|hoka, hokarari, rari (Maori), ashiro, kingu (Japan), kingklip (South Africa)|
Longline-caught ling is better than bottom trawled caught ling. An alternative choice is kingfish.
Ling is a bottom dwelling species of the eel family, which lives at depths of 300-700m throughout New Zealand. Ling is caught by bottom trawl and bottom longline fisheries and is often caught as bycatch in hoki and hake trawl fisheries.
The uncertainty of stock structure around the North Island, uncertainty over sustainability of some current catch limits, and the absence of an updated management plan for the fishery are concerns. Bycatch is of particular concern for both the trawl and longline fisheries. In the ling trawl fishery it is estimated that 160 seabirds are caught annually, and vulnerable deepwater sharks (e.g. shovelnose dogfish, seal shark and Baxter’s dogfish) including basking sharks, and protected corals. In the longline ling target fishery it is estimated that over 700 seabirds are caught annually and this includes the critically endangered Chatham’s albatross. Up to 2500 tonnes of fish are discarded annually in the ling longline fishery and the main fish bycatch species include spiny dogfish which makes up about 13% of the catch. Half of that is discarded.
The ling trawl and longline fisheries are certified from September 2014 for 5 years under the Marine Stewardship Council (an international body that assesses and awards sustainable fisheries certifications).
The main export markets are in Asia, particularly Hong Kong (25%), Australia, Spain, Brazil and Portugal. Exports were worth $48.1 million in 2015.
Ling caught by midwater and bottom trawl and regional differences were assessed. Ling caught by longline rated higher, as an amber or ok seafood choice, while ling caught by bottom trawling rated red, worst choice seafood.
|Score:||Trawl – B, longline – B|
|Population size:||Unknown for some stocks – LIN 1 and LIN2 (most of the North Island), but likely to be greater than the target (40%Bo) for other stocks. Stock affinities of ling north of Cook Strait are unknown.|
|Annual catch limit:||Limit set at 23,192 tonnes since 2013.|
|Recorded catch:||Reported landings of 15,002 tonnes in 2014-15. Overall catches have been 55-65% of the limits over the last 5 years but there is an ongoing overfishing in LIN7 – West Coast South Island.|
|Stock trends:||Unknown for LIN 1 and LIN2 (non-Cook Strait), declining for LIN2/7 (Cook Strait); declining for LIN 7 (West Coast), stable for LIN 5 and 6, and increasing or stable for LIN 3 and 4.|
|MSY Status:||Unknown for LIN 1 and 2, estimated to be above target level for LIN 3 and 4 and LIN 5 and 6.|
|The Ministry of Primary Industries assessment plenary report includes:||For LIN1: The status in relation to targets and overfishing is unknown.
LIN2 (East Coast North Island): The status in relation to targets and overfishing is unknown. “The CPUE has declined by between about 50-60% since the start of the time series in 1992.” “Biomass is estimated to have declined from 1992 by 50–60%.”
For LIN 2/LIN7 (Cook Strait – 40% of catch): “B2010 was estimated to be 54% B0; Likely to be at or above the target (40%Bo). Biomass is estimated to have been declining since 1999, but is unlikely to have dropped below 30% B0.”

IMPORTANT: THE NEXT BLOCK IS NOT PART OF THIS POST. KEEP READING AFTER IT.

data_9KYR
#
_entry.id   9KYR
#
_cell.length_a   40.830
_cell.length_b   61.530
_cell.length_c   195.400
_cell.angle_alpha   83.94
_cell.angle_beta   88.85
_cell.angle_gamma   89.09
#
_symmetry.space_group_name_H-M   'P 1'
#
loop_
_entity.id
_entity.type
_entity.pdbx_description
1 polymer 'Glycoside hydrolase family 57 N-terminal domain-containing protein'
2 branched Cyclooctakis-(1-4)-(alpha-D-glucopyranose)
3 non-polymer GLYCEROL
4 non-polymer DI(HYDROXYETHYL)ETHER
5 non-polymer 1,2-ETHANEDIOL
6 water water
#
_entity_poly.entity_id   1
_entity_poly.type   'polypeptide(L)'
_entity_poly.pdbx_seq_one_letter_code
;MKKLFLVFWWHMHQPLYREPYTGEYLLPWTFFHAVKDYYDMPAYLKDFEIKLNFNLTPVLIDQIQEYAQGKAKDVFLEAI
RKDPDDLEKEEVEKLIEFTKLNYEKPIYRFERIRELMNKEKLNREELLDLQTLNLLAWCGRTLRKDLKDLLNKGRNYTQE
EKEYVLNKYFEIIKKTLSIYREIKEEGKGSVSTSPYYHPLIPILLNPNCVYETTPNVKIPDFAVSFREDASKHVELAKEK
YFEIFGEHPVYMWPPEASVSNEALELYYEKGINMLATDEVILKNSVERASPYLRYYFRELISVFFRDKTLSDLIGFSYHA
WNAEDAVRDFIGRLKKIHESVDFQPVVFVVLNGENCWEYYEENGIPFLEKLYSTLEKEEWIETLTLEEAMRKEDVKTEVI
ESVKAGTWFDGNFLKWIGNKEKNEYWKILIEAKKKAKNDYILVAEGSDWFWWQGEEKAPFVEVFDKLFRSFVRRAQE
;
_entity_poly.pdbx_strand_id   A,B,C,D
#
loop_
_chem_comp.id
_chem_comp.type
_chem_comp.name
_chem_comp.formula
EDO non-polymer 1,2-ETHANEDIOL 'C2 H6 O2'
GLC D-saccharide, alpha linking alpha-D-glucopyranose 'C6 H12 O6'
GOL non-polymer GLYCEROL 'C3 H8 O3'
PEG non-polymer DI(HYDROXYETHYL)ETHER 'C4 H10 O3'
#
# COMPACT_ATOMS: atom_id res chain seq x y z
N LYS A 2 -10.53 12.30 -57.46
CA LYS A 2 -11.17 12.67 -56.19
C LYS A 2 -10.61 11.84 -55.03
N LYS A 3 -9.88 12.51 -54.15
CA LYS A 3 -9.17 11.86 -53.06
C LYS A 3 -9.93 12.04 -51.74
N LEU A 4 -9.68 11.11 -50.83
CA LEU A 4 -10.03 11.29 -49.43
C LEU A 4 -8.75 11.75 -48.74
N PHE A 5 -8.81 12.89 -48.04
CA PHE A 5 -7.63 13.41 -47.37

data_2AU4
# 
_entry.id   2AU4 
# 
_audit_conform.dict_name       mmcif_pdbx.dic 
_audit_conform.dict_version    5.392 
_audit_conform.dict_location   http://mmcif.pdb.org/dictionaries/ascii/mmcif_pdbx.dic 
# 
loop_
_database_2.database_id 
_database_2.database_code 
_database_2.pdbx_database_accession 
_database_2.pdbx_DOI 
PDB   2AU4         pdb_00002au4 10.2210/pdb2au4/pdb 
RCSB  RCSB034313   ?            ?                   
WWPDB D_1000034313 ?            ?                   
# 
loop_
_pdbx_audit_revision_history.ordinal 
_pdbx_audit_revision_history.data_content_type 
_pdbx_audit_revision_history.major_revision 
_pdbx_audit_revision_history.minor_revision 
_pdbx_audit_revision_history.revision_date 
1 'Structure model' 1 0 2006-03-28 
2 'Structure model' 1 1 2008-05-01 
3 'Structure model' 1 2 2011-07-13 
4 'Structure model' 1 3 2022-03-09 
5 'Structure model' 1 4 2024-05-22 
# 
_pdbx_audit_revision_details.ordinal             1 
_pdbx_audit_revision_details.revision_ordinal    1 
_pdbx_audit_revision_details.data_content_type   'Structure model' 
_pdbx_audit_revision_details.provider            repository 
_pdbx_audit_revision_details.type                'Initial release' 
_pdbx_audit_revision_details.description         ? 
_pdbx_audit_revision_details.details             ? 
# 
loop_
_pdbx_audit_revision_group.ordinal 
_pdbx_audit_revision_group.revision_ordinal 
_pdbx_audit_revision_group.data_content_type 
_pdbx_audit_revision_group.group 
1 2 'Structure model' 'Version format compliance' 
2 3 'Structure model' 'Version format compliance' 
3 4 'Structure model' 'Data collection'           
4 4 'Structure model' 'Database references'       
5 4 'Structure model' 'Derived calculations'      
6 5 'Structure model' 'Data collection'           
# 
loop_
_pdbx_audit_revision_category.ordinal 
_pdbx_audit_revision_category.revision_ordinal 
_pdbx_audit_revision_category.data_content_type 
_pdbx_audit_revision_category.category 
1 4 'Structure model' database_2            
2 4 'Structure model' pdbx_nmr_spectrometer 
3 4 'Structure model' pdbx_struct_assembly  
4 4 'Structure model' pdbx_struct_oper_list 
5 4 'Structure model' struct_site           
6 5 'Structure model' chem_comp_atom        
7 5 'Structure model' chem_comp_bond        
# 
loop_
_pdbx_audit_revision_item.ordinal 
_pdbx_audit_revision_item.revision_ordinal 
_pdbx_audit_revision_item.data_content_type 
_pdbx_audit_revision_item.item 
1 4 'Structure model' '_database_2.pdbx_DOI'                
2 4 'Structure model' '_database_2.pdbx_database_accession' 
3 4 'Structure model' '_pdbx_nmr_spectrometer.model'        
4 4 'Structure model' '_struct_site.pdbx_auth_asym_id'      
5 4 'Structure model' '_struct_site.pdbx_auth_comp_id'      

For LIN3 and LIN4: “B2014 was estimated to be about 57% B0; Very Likely to be above the target.” “Biomass is very unlikely to have been below 40% B0. Biomass is estimated to have been increasing or stable since 2003.” “Biomass is uncertain but current catch is unlikely to cause decline. Catches at level of the TACC are likely to cause the stock to decline by about 10% in 5 years.”
For LIN 5 and 6 (but not Bounty Plateau): “B2014 was estimated to be between 70% and 101% B0; Virtually Certain to be above the target.” “Stock status is unlikely to change over the next 5 years at recent catch levels or the level of the TACC (i.e., 12,100 t).”
For LIN7 (West Coast): “B2012was estimated to be about 71% B0; Very Likely to be at or above the target.” “Biomass is estimated to have been declining.” “This assessment is very uncertain but it is highly probable that B2012 is greater than 40% B0 and it could be much higher.” (MPI, 2016, p652-664).
|Score:||Trawl – C, Longline – C|
|Distribution:||Ling is widespread in water off the south of the North Island and off the South Island, but is mainly caught south of the South Island and over the Campbell Rise at 200-700m.|
|Maximum age (years):||46|
|Age at sexual maturity:||5-9 years|
|Reproductive output:||Medium to low|
|Ability to recover:||Moderate to low|
|Score:||Trawl – E, longline – B|
|Fishing method(s):||Ling is mainly caught in either targeted bottom longline (32%) or bottom trawling operations. In LIN 3 and 4 (Chatham Rise and East Coast South Island), longlining represents 63% of the catch (2009-2014), while it is only 11% in LIN 5 and 6 (Southland and sub-Antarctic). On the West Coast and in the Cook Strait ling is mainly caught as a bycatch of the hoki trawl fishery. Midwater trawls represent less than 8% of the catch (mainly West Coast and Cook Strait) and many of those tows are on the bottom – more than 60%. Ling is also caught as bycatch in the hoki fishery and northern New Zealand scampi fishery. In the hoki fishery twin trawls are used to catch almost half the catch limit, which increases the benthic impact. The trawl footprint area varies but the Snares Shelf area, the Auckland Islands shelf, West Coast South Island, and NW and SW Chatham Rise were identified as amongst the highest frequency trawled areas in the New Zealand zone.|
|Habitat damage:||Bottom trawling: Bulldozes the sea floor, destroying complex biogenic structures including soft corals, sponges and long-lived bryozoans. Impacts include loss of biodiversity, loss of benthic productivity and modification of important habitat like breeding or juvenile areas.
Longline: Significantly less benthic impact than trawling but can include captures of a range of benthic species including corals, sponges, and bryozoans.
|Habitat of particular significance:||Hasn’t been defined in New Zealand.|